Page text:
Featuring guest blogger: Rick Solomon
One of my neighbors just had a garage fire and it made me think: this is fire information we should all keep in mind. Plus check that your fire extinguisher is where you thought it was, and that it is still good. The following is what not to do if you smell gas.
My neighbor described the fire: ‘The fire started due to a hole/leak in the hose that delivered gas to a gas dryer. He could smell the gas and he ran his hand over the length of the line to find the hole and turned off the gas temporarily, then duct taped the hose until he could buy a replacement, turned the gas back on and tested the dryer. After running for no more that 60 seconds, the large vent hose caught on fire thus catching the garage on fire. Luckily they had a fire extinguisher handy and no one was injured.
Two things he learned.
#1. If you discover a leak in the gas line don’t try to patch it. Replace the line (our 4′ replacement cost $28 at Home Depot) and keep the gas turned off and DON’T use the dryer until then.
#2. Get a bigger (or more) fire extinguishers than you think you need. Time is precious in a fire, and even if an extinguisher doesn’t fully put out a fire, it still give precious seconds until you and your family can escape or until the fire dept. arrives.’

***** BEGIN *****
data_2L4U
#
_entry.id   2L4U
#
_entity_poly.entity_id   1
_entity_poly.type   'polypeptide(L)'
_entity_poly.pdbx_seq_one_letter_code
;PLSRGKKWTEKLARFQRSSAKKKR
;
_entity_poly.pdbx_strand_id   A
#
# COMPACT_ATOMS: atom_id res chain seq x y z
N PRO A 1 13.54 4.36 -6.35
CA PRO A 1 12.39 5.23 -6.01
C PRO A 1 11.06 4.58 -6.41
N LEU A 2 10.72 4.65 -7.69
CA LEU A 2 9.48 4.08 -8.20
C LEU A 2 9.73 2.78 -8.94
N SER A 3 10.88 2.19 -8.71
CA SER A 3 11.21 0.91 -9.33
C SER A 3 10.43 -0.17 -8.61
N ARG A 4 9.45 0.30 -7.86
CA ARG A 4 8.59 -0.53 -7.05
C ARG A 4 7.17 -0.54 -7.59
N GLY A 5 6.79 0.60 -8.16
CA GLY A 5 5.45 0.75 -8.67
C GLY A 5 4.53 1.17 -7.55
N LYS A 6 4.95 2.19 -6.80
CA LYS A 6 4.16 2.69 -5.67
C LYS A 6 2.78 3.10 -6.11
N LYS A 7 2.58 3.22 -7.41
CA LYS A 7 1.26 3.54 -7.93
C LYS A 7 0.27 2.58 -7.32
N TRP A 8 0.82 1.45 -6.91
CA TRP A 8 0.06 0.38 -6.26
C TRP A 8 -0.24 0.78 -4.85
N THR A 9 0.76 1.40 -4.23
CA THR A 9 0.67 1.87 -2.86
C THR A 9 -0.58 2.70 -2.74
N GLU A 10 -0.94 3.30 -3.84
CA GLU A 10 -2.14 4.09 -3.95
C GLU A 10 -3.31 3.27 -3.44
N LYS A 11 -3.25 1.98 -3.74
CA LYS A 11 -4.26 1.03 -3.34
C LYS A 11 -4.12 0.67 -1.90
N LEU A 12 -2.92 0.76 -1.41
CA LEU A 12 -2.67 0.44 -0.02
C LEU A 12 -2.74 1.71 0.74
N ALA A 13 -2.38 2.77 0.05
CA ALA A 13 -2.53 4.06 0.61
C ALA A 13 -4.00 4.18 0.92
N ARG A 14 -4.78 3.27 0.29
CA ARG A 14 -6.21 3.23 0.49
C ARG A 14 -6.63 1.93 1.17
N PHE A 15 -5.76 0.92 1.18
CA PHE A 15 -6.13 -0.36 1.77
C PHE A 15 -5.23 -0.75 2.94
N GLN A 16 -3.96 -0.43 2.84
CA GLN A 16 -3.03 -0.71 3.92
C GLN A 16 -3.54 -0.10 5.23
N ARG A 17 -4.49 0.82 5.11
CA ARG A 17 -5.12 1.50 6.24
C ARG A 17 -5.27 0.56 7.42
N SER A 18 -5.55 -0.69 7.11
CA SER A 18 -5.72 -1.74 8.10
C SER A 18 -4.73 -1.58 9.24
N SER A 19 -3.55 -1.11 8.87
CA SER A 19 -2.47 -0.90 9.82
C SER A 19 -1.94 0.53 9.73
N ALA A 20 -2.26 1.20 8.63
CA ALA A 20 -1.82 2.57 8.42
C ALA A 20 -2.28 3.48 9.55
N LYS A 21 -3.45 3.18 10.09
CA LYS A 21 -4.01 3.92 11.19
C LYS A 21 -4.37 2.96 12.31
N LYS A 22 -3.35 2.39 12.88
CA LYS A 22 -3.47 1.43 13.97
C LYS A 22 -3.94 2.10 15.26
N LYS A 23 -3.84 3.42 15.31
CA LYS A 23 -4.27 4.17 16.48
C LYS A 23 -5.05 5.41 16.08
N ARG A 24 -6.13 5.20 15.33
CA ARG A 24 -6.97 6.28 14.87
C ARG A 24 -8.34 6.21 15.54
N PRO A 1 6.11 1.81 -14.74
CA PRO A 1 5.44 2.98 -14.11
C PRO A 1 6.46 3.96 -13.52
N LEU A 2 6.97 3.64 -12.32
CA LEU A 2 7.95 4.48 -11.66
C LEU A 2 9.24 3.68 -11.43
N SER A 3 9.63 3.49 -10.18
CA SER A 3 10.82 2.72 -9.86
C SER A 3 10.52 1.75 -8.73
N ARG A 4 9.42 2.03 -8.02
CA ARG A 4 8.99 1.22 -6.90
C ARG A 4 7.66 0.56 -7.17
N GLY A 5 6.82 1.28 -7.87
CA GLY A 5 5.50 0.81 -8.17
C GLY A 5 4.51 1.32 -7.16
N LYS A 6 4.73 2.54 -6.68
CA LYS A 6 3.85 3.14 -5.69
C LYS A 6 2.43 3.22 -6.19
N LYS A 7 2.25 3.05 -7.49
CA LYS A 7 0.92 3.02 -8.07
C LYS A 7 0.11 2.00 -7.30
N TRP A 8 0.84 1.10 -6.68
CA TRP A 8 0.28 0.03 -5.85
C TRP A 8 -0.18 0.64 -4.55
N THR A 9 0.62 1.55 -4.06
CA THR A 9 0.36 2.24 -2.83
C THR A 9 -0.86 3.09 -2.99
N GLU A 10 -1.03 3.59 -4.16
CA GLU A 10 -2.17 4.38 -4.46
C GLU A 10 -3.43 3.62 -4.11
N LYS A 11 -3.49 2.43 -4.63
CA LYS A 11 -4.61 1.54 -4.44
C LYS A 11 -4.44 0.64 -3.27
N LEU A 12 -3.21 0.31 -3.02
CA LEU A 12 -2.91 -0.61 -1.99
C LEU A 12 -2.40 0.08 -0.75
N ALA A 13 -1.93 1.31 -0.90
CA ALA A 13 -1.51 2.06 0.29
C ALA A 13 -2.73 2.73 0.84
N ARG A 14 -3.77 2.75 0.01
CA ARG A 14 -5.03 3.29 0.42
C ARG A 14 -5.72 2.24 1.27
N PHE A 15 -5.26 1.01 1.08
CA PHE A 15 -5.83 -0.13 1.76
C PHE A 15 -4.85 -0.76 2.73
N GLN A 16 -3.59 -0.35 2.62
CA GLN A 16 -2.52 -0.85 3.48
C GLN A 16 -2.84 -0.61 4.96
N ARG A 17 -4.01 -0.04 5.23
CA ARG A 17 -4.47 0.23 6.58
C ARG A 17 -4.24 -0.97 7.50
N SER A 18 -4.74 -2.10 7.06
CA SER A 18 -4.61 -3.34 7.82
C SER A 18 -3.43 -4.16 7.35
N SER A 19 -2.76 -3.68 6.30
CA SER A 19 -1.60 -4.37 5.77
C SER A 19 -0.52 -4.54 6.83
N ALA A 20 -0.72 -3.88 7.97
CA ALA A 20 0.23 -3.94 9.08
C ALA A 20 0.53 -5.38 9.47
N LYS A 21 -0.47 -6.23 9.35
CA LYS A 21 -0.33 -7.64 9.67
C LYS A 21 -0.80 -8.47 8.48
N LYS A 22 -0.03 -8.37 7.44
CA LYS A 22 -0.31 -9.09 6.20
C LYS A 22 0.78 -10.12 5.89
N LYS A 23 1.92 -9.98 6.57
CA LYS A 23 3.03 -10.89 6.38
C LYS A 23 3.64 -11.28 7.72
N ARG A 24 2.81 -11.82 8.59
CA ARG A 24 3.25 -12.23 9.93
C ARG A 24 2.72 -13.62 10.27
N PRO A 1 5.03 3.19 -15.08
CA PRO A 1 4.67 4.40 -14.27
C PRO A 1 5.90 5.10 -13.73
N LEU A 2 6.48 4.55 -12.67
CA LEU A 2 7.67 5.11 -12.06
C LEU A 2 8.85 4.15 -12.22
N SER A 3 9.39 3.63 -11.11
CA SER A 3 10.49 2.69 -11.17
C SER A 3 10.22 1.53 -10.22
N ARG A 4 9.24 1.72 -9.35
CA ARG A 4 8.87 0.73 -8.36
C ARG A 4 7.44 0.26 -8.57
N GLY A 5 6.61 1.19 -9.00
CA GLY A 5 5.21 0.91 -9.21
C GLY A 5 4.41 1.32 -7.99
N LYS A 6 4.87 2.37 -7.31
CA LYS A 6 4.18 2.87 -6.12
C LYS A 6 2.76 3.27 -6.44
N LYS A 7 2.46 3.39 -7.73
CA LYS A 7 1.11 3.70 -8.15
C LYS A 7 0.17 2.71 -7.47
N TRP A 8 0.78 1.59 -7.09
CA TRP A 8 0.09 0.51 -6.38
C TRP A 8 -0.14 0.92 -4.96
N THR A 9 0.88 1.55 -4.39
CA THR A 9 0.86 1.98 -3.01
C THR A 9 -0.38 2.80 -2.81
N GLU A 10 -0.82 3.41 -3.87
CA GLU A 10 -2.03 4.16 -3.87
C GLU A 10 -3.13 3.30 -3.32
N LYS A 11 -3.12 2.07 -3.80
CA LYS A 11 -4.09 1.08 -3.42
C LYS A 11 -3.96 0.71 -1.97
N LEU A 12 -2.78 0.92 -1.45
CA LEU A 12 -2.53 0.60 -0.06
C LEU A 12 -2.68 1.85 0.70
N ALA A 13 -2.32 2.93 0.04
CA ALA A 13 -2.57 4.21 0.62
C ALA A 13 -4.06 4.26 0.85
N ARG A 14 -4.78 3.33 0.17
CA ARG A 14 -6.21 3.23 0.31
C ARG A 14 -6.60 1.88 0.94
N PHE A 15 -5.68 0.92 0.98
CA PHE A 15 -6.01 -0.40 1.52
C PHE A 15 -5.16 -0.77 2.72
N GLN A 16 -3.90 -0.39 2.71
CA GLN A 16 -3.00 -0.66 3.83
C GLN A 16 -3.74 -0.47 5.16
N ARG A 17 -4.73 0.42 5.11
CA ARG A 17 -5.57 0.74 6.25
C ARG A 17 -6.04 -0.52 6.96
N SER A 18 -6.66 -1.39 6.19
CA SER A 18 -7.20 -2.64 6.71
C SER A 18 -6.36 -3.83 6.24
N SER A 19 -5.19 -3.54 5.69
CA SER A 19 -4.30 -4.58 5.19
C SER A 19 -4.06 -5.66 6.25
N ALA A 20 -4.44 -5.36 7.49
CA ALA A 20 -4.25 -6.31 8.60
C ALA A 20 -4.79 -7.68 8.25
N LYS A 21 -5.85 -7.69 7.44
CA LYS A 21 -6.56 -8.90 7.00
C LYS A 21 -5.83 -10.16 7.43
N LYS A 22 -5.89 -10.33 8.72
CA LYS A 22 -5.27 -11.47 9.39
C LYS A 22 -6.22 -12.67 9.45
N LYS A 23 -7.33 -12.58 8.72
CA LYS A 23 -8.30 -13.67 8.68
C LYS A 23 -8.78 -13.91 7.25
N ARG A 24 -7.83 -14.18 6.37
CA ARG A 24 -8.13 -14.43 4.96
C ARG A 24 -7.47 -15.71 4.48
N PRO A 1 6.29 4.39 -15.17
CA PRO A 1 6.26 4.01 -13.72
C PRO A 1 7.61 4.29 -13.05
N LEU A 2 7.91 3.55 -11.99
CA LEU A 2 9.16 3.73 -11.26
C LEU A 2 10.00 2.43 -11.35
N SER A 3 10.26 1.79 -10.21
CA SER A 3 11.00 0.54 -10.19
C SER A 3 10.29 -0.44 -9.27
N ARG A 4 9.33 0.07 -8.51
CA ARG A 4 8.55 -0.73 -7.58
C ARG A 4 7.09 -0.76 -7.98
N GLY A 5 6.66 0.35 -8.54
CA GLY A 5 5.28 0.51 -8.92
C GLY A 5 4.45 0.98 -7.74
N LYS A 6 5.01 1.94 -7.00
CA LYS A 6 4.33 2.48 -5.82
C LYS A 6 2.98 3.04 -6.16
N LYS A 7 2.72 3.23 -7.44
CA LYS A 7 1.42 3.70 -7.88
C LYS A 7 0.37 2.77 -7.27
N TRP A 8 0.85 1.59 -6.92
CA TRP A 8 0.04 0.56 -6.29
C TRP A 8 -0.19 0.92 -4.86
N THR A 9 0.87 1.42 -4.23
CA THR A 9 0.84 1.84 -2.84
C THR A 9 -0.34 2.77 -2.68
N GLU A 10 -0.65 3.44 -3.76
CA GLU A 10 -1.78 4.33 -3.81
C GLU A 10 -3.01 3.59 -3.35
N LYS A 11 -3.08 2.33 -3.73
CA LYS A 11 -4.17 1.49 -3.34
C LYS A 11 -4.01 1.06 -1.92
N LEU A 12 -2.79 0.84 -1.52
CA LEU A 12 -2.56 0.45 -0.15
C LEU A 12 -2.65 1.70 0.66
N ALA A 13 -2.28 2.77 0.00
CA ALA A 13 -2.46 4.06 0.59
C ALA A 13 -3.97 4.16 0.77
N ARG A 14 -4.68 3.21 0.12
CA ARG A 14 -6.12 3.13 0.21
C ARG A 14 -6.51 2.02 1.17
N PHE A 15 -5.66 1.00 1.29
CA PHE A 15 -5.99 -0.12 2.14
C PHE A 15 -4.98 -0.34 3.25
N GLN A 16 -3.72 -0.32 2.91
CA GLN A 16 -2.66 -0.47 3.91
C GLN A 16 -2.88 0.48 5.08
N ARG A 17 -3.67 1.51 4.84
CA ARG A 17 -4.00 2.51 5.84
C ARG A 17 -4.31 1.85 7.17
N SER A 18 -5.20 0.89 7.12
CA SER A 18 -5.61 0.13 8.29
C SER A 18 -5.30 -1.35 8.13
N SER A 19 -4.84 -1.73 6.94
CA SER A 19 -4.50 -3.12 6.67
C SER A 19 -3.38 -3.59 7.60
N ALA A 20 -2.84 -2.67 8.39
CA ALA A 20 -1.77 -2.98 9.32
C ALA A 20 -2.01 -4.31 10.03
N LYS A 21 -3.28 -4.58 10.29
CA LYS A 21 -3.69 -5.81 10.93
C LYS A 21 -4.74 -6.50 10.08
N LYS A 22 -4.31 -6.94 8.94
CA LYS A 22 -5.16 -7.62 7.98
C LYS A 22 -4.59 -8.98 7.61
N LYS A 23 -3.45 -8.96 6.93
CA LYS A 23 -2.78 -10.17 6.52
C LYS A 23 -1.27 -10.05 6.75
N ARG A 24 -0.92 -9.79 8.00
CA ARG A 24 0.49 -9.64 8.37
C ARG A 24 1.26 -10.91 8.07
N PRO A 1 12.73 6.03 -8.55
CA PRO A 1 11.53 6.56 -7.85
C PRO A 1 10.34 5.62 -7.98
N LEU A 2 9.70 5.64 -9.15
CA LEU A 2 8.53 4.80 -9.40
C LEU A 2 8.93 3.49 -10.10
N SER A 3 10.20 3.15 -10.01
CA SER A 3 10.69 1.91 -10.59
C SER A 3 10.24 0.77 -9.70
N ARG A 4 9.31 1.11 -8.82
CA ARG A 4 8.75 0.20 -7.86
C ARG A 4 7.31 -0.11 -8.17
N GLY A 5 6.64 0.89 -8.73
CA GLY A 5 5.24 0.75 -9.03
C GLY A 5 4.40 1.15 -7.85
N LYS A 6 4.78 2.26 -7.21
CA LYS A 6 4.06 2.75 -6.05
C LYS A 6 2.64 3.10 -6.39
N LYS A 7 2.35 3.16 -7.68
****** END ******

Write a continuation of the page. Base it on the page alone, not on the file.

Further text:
Advice from the neighborhood expert Rick Solomon: Gas inside the home is relatively safe. It gives you the warning you have a leak based on the smell that is emitted. Gas is also lighter than air and dissipates. The problem was when you duct taped it, the corrugated gas flex didn’t allow the tape to fully seal. When the dryer started, there was an electronic glow plug folled by the flame of the dryer. Either 1 of them would be able to ignite any gas leaking in the vicinity of the heat source.
Technically gas is only coming into the house at approx 7″ of water column / approx 1/3 of a pound of pressure. Whereas water pressure is approx. 60-65 pounds within the house.
A simple test for a gas leak is the sniff test or a soap test. Mix up approx 10% liquid soap to clean water in a sprayer bottle. Then spray onto the suspected are of the pipe or connector. A leak will cause the soapy solution to make bubbles. Find the leak and either tighten the connection or shut off the gas serving that appliance. There is no legal miracle tape or glue for gas leaks.
Don’t use any soap solutions that contain ammonia as it will deteriorate some of the pipe and flex connectors we use in plumbing systems.
Rick Solomon from Rick Solomon Plumbing email@example.com
(310) 836-1437 License # 00743321
Based out of Los Angeles and founded in 1981, Rick Solomon Plumbing is a plumbing contractor and provides plumbing inspection, septic tank services, water purification system installation, and shower installation. They are licensed by the state of California. Rick Solomon Plumbing is insured and bonded. They provide emergency services.
Remember: It’s good to have 1-2 fire extinguishers in the house.